Psychology masters programmes

Plymouth’s MSc programmes help students develop a sophisticated understanding of psychological research, helping you sharpen your research questions, gain expertise in cutting edge research methodologies and, preparing you to communicate your work to have a real impact.

MSc Psychology

The MSc Psychology is a ‘conversion’ course, designed to allow graduates from other disciples to gain Graduate Basis for Chartered Membership (GBC) with the British Psychological Society (BPS).

GBC is the form of professional accreditation that is required for many careers that you may pursue with a psychology degree, as well as for advanced professional training in psychology, including the clinical doctorate (DClinPSY) or chartered status as a health or occupational psychologist.

Find out more about the MSc Psychology.

MSc Psychological Research Methods 

The MSc in Psychological Research Methods is an opportunity for students to gain a fundamental grounding in psychological research. Many of our students return from careers in industry to gain new skills and insights. We equip our students with the skills and experience to answer complex questions in basic and applied psychological research.

Over 25% of our students continue with their research taking up full time doctoral training on graduation, with many others taking up research roles across a range of sectors.

Find out more about the MSc Psychological Research Methods.

Other masters courses at Plymouth

If you have not yet completed an undergraduate degree, we also offer a 4-year undergraduate masters course, the MPsych (Hons) Advanced Psychology. The first three years are the same as our BSc (Hons) Psychology course, and are followed by a specialised year in clinical psychology, behaviour change, or brain sciences. You can apply for this course directly through UCAS, or existing BSc students can apply to transfer to it during their degree, subject to availability of places. As an undergraduate masters, it is included in your SLC undergraduate loan, meaning your monthly repayments are not increased.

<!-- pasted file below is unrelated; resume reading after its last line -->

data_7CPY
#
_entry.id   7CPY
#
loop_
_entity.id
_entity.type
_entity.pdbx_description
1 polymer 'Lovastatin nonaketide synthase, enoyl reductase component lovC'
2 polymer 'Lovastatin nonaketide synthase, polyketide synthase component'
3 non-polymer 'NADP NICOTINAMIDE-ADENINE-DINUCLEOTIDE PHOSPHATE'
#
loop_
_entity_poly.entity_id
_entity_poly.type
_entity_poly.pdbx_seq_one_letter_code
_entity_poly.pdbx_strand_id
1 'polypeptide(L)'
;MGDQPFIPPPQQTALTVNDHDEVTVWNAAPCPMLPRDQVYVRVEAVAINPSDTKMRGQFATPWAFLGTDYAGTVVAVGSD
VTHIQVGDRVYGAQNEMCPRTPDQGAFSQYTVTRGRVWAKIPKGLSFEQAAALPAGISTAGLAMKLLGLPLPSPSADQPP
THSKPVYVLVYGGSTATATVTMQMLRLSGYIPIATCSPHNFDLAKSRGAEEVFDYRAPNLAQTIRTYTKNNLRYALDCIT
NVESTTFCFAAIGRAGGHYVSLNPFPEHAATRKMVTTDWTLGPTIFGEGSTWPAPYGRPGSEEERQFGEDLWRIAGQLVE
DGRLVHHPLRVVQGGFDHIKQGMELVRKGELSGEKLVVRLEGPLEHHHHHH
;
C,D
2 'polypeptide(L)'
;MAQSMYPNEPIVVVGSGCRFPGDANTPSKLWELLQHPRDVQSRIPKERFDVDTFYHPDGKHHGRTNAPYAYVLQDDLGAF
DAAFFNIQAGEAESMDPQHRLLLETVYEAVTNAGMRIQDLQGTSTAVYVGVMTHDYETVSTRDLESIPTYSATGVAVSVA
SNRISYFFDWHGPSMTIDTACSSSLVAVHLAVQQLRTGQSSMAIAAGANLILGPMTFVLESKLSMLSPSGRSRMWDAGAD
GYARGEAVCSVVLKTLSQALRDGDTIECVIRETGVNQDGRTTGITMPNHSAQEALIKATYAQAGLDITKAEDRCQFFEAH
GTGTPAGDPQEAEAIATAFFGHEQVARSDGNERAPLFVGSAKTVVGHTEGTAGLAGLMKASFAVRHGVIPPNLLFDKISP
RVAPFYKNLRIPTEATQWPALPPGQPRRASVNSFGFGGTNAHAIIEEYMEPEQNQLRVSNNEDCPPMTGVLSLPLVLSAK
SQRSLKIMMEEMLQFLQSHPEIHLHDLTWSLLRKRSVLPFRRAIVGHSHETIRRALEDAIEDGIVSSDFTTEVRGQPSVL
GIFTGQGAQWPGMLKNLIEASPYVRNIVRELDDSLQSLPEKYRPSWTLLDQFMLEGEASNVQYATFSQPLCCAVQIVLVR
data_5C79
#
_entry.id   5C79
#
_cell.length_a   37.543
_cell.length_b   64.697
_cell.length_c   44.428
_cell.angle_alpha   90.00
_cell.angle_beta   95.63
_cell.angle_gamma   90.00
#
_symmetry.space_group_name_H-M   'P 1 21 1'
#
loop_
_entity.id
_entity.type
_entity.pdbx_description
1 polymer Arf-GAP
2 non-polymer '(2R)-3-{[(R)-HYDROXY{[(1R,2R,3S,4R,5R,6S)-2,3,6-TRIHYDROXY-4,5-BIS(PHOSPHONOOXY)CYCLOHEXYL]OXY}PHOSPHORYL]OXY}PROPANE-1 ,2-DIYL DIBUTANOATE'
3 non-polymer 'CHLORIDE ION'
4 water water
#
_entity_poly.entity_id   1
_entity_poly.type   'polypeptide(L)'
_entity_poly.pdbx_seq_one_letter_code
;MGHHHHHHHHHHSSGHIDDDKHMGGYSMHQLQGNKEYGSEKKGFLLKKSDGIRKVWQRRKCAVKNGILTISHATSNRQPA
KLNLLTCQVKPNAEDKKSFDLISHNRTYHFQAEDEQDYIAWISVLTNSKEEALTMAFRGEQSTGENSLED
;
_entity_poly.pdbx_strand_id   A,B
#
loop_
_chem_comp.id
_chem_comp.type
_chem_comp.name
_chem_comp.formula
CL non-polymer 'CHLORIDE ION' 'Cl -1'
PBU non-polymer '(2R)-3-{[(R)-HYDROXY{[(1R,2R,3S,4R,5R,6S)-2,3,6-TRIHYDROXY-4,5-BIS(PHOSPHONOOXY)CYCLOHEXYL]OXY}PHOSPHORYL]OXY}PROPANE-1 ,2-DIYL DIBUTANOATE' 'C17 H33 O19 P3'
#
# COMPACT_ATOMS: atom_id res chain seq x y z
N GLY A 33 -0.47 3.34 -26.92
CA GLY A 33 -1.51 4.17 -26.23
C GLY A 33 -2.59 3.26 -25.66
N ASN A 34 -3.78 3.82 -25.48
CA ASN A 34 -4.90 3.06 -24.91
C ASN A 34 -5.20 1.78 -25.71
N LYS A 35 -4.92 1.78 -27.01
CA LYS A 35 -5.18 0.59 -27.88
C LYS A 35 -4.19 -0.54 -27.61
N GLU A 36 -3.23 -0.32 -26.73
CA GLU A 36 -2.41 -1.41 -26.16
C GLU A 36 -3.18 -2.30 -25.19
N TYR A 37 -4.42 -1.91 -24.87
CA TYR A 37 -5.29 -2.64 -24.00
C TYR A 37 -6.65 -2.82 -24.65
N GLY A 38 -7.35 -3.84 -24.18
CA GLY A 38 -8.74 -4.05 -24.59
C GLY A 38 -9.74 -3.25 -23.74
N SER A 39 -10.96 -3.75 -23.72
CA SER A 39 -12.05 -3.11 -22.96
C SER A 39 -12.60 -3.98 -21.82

Image credit: Shutterstock

Nuria Sinol-Llosa/Dr Sabine Pahl:

Does green space make us more active?

Nuria’s MSc research built on a growing body of evidence that green space is psychologically healthy, and showed that behavioural intentions to exercise are significantly higher when physical activity is presented in a natural context.

Konna Beeson/Dr Giorgio Ganis:

Is lack of pleasure (anhedonia) a motivational deficit?

Konna made EEG recordings from 17 volunteers and found clear correlations between anhedonia and motivational deficits. EEG analyses found anhedonia-specific activity within frontal regions, as well as an interaction between anhedonia and motivation. Konna’s results expand upon a growing consensus that anhedonia is a motivational deficit, and suggest reward-based interventions may be undervalued as part of broader packages of treatment for affective disorders, including depression.

Image courtesy of Shutterstock

Image courtesy of Shutterstock

Helena Rant/Dr Alison Bacon:

How does Burlesque impact on female wellbeing?

In 2016 Helena’s MSc project addressed concerns that the recent popularity of Burlesque theatre, and claims that it empowers and boosts body image and confidence in participants, might be overblown. Helena found that although burlesque enhanced wellbeing for some, body image might also be harmed, and her research highlights risks attached.